Five questions with SPS Science Teacher and Environmental Steward Nick Babladelis.
BY JACQUELINE PRIMO LEMMON
As he walks in the courtyard of the Lindsay Center for Mathematics and Science, St. Paul’s Science Teacher Nick Babladelis looks with concern at the low garden bed where tidy lines of pea shoots curl beneath a row cover, a thin barrier between the fragile greenery and the 40-degree April wind cutting across the grounds. “I’ve been keeping an eye on the temperature lows the past few days, hoping our peas are okay,” he says. Babladelis himself is in his element outside; he looks relaxed — and not cold — as he watches students outside the Schoolhouse pass donuts through the window to their friends inside. “Ah, spring has arrived,” he jokes.
Babladelis, who serves as the Schools’ environmental steward and holds the Albert P. Neilson ’48 Chair in Environmental Stewardship and Education at SPS, says that when he read the description for his job eight years ago, he couldn’t believe how well the responsibilities lined up with his interests in religion, science and environmentalism. It was such a unique combination of passions that he didn’t dream of finding it all in one place; this felt kismet. Today, in addition to teaching both Chemistry and Food, Environment and Society, Babladelis serves as faculty adviser for the Farm Team and Eco-Action student groups — and educates students about environmental practices every chance he gets.
What drew you to environmentalism and sustainability?
I was not the most environmentally conscious kid. I only recycled because adults told me to — and don’t get me started on turning out lights — so educating kids on recycling or turning off room lights at SPS is probably karmic revenge. My interest grew when I started to get outside more and enjoy nature, as cheesy as that sounds, and I saw how the different choices we make really do impact things, whether you’re recycling or replacing an old vehicle with an electric car. Even if you’re reducing the Earth’s carbon by a few grams, that’s not nothing. You’re making an impact.
What does it mean to be SPS’s environmental steward?
I support our incredible staff across operations to help consider how to be more sustainable and lower the School’s carbon footprint, and then I help my faculty colleagues translate this into effective educational programming. Both of these steps help foster a more sustainable community that can better educate, care for and empower our students. I’ll pose questions like, “How can we make this event more environmentally friendly and educate students on the reasons behind it at the same time?” Next week I’m bringing my class to the Upper so they can go behind the scenes of how SPS diverts food waste from the landfill. We also switched to single-stream recycling on the grounds because it is a system people are more likely to get behind.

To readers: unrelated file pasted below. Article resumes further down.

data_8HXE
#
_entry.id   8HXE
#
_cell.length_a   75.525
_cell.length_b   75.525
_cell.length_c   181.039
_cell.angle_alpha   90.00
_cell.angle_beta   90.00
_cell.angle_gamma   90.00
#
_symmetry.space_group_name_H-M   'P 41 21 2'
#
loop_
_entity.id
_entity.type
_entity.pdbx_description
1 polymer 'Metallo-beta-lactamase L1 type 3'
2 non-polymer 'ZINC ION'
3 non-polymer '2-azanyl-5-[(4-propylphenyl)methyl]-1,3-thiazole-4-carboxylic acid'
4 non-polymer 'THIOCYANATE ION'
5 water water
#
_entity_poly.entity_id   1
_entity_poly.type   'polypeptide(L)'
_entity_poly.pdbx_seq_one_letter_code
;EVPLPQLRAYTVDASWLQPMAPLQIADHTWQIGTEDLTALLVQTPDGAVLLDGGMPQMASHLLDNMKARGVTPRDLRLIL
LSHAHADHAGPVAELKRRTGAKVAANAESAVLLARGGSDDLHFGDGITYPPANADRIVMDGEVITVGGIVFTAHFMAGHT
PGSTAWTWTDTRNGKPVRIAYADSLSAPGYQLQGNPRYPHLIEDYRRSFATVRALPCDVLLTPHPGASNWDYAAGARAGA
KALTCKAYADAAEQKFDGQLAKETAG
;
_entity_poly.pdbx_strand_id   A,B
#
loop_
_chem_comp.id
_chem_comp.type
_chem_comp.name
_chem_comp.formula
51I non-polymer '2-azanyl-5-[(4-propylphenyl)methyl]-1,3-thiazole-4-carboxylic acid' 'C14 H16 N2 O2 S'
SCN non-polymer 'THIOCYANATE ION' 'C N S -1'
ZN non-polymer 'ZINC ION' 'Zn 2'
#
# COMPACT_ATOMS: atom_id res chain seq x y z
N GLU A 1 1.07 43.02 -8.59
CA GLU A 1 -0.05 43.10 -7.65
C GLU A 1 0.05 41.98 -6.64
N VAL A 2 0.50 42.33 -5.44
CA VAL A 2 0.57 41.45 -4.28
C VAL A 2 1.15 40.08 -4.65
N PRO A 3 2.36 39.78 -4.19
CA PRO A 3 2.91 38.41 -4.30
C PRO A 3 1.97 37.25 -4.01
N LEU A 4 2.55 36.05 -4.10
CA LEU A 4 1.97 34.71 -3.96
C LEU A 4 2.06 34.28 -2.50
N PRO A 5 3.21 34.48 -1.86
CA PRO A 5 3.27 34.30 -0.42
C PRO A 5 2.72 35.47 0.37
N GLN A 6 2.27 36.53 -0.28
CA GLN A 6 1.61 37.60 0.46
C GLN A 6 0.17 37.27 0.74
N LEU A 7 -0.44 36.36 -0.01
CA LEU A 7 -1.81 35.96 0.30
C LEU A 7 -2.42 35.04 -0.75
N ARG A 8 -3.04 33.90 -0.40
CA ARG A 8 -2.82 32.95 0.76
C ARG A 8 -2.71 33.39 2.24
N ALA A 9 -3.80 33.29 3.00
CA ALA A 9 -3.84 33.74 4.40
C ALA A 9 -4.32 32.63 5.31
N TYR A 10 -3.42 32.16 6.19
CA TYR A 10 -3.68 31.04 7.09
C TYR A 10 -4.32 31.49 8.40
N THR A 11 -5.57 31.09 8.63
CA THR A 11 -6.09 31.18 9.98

I saw how the different choices we make really do impact things, whether you’re recycling or replacing an old vehicle with an electric car. Even if you’re reducing the Earth’s carbon by a few grams, that’s not nothing. You’re making an impact.
You earned a bachelors in biochemistry before pursuing your Master of Divinity degree, with a focus on faith, science and ecology. What connections have you made between the sciences and spirituality?
Don’t both theologians and scientists — and most people, in fact — feel a sense of awe when they’re out in nature, whether on a hike or looking at the ocean? Both theologians and scientists marvel at the intricacies of life, down to the function of the parts of a single cell in keeping an organism alive. Science and religion are both seeking after understanding, and they offer two important ways of knowing and understanding ourselves and our world. Mary Oliver’s poem, “The Summer Day,” resonates with me on this topic. It begins, “Who made the world? Who made the swan, and the black bear?” and closes out with the line, “Tell me, what is it you plan to do with your one wild and precious life?”
What is something all members of the St. Paul’s community can do to improve the School’s environmental impact and sustainability efforts?
There’s not any one thing a person can do to solve environmental problems on a large scale; we all have to make small —and sometimes big — sustainable changes to contribute to these efforts. The biggest thing we can do is talk to each other about climate change and what we are doing or hope to do, which can drive change in ourselves and others. A lot of the ways we can make a difference have to do with our food choices, so education about where our food comes from is something we can do that can reach a lot of people.
What’s the most rewarding experience you’ve had while teaching here at SPS?
Any time kids get their hands in the dirt is rewarding to me, whether they’re in the garden as part of Farm Team or with the class. Next week I’m taking students on a walk over to the campus community gardens so they can see where we’re going to be planting this year. Soon we’ll walk out a little farther on campus to see how real farmers do it as we work on SPS land managed by immigrant and refugee farmers who are part of the local Fresh Start Farms cooperative. That’s a program with incredible impact.
Getting Started on Sustainability
Want to start living more sustainably but not sure where to start? Check out these recommendations from Babladelis:
“All We Can Save: Truth, Courage, and Solutions for the Climate Crisis,” edited by Ayana Elizabeth Johnson and Katharine K. Wilkinson
“The Uninhabitable Earth: Life After Warming,” by David Wallace-Wells
- How to Save a Planet podcast and these episodes:
- Project Drawdown
- Map of SPS Trails